A hole in construction employment … really?

A big deal was made during the release of the Household Labour Force Survey (HLFS) of the decline in construction employment.  According to the HLFS, employees in the construction industry (including the self-employed) fell 4.0% from a year earlier in the September quarter – even as New Zealand’s second biggest city was supposed to be being rebuilt!

What was ignored was that this isn’t the only figure that discusses employment by industry.  A couple of days earlier the Quarterly Employment Survey (QES) was released.  This survey suggested that the number of staff hired by construction firms (excluding the self-employed) rose 5.7% while the hours being paid for in the industry climbed 9.2%!

Source:  Infoshare from Stats NZ

So what do we believe?  That is tough, lets go through some ideas.

  1. The HLFS includes self-employment, the QES doesn’t.
  2. We know that the HLFS isn’t picking up a number of self-employed workers shifting down to Christchurch, neither does the QES.
  3. The QES does capture employed, but not self-employed workers who have just shifted down the Christchurch, the HLFS may miss them (this may be one of the factors behind the lower response rate for example).
  4. The QES occurs in a specific week in the middle of the quarter – if the quarter itself was materially different (in a non-seasonal way) this could explain some variation.
  5. The QES only takes a sample of “economically significant” firms.
  6. Firms and households may classify industries in a different way – making the “construction” sectors incomparable.

See more comparisons here.

The key point is, the HLFS told us that the labour market is very weak.  But it is not clear that construction is weak – in fact the acceleration in economically significant firms hiring and utilising workers suggests the opposite.

7 replies
  1. Miguel Sanchez
    Miguel Sanchez says:

    And to muddy things further, neither employment measure bears much resemblance to actual building activity (the QES is slightly less worse to my eyes). Labour productivity must be doing some strange things if we’re to believe any of the jobs numbers.

    • Matt Nolan
      Matt Nolan says:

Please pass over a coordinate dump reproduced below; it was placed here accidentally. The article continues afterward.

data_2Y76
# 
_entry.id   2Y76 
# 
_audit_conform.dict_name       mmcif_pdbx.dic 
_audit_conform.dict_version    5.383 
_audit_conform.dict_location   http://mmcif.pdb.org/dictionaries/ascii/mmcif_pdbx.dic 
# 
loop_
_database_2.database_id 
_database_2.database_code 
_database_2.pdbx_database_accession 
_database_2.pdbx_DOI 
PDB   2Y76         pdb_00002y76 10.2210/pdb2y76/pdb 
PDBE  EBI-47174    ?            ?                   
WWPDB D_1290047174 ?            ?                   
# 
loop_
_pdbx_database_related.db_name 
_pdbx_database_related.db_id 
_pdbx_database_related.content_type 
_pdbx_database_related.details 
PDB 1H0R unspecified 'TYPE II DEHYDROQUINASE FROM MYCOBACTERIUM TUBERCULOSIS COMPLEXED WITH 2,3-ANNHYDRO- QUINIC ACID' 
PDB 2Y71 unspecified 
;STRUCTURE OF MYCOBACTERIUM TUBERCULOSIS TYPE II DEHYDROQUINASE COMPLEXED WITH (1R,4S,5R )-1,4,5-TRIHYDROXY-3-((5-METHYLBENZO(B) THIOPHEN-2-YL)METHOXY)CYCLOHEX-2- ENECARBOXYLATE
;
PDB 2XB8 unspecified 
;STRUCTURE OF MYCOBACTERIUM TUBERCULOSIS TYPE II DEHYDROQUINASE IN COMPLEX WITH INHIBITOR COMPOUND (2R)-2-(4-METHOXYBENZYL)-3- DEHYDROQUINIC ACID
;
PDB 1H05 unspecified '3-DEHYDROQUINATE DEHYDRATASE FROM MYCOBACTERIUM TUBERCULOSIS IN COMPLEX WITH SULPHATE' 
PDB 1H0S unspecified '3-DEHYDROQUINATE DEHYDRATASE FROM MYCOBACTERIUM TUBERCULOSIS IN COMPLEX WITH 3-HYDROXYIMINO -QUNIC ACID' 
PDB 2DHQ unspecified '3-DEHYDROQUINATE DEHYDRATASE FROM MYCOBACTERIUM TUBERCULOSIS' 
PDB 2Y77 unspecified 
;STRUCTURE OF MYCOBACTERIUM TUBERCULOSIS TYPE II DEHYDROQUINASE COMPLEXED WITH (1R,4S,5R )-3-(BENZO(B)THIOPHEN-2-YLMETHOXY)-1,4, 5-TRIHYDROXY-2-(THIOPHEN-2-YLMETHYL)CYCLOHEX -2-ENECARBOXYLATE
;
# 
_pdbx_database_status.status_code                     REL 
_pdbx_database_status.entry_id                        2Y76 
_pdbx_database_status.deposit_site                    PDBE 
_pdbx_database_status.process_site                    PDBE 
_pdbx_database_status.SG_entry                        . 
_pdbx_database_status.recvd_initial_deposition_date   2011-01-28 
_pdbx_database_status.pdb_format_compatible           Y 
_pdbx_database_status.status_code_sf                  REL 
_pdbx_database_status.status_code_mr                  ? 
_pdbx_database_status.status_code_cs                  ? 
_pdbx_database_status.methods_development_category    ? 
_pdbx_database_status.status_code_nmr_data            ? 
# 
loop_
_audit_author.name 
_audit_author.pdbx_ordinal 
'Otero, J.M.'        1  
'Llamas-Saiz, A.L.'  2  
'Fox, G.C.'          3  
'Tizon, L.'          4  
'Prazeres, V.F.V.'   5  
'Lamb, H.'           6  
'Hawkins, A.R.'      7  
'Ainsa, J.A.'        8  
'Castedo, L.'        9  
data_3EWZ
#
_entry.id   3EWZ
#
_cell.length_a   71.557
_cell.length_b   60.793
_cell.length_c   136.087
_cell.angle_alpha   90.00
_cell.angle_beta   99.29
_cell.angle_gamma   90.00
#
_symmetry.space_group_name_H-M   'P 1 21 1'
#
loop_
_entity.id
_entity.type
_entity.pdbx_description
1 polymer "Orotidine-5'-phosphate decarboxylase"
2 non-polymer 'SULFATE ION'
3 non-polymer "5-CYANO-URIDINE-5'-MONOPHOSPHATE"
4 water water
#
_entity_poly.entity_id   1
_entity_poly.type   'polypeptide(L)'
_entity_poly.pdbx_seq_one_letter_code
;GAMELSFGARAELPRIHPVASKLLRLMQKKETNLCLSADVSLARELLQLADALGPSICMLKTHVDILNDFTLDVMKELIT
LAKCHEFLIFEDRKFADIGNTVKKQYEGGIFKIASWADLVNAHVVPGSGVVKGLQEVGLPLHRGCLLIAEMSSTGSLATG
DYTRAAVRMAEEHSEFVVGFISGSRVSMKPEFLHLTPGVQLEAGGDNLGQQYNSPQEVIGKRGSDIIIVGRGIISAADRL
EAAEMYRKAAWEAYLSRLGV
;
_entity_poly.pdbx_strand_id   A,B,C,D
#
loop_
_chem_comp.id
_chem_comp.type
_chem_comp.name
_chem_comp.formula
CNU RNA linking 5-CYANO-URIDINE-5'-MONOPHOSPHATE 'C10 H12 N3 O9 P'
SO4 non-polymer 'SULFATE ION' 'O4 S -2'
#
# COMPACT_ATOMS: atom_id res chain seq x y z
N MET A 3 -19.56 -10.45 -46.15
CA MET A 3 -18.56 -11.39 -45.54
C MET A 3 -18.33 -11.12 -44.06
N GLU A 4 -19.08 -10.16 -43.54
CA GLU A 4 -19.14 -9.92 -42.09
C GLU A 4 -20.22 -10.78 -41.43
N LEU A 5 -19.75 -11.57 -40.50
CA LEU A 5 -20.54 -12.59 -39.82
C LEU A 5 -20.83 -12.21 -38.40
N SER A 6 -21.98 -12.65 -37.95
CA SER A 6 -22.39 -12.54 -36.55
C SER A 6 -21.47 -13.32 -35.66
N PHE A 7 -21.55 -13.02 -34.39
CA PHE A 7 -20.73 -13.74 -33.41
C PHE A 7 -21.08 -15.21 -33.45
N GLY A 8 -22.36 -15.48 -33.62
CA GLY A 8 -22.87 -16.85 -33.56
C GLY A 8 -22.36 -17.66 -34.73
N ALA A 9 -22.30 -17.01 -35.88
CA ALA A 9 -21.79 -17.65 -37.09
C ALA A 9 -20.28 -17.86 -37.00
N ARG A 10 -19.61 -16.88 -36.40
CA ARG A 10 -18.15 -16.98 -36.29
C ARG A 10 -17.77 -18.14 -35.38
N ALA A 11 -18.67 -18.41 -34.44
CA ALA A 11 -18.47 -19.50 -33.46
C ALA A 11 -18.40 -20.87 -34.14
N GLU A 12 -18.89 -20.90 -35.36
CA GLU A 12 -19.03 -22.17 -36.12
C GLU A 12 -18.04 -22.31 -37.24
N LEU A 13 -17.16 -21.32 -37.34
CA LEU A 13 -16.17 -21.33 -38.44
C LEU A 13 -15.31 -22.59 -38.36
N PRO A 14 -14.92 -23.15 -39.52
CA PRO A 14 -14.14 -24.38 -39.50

Labour productivity has been doing strange things in aggregate over this period – but I buy your point, we really can’t make a definitive conclusion about what is going on at present.

      Pulling everything together all we know is that rebuilding work is picking up, and at least in the residential space higher house prices is starting to drive a planned supply response in Auckland. Putting magnitudes on any of this is a big call.

  2. Brennan McDonald
    Brennan McDonald says:

    Wait, so self-employed construction sector workers are not included?
    That makes the QES data useless for construction.

    As does the fact that the HLFS includes self-employed workers – because of the nature of being a survey it will significantly under-estimate self employment numbers.

    The construction sector both for private housing and commercial construction revolves around sub-contracting arrangements that are basically employment relationships but “technically” not, temporary and casual labour by way of recruitment firms and the reality that a lot of construction work at the margins will be “off the books”.

    • Matt Nolan
      Matt Nolan says:

      Yar don’t get me wrong – I tried to make the exclusion of self-employment pretty explicit to show just how little we really know!

      The hard thing for people trying to build a narrative around it is that we have different surveys saying different things, and both of them have significant issues at present.

      When LEED is out, we’ll have a nice idea. Until then, the WPIP figures will give us the best idea probably :/

      • Brennan McDonald
        Brennan McDonald says:

        It doesn’t help that journalists don’t realise the limitations of these statistics when they’re reporting and sub-editors certainly don’t when they make up their misleading headlines!

        • Matt Nolan
          Matt Nolan says:

          Its because people get rewarded for “knowing what’s going on” – when it’s never that easy 🙂

          This is why we can never read one piece of data in isolation – we need the other data, and a set of hypotheses. And this leads to fun issues of methodology, I love those ….

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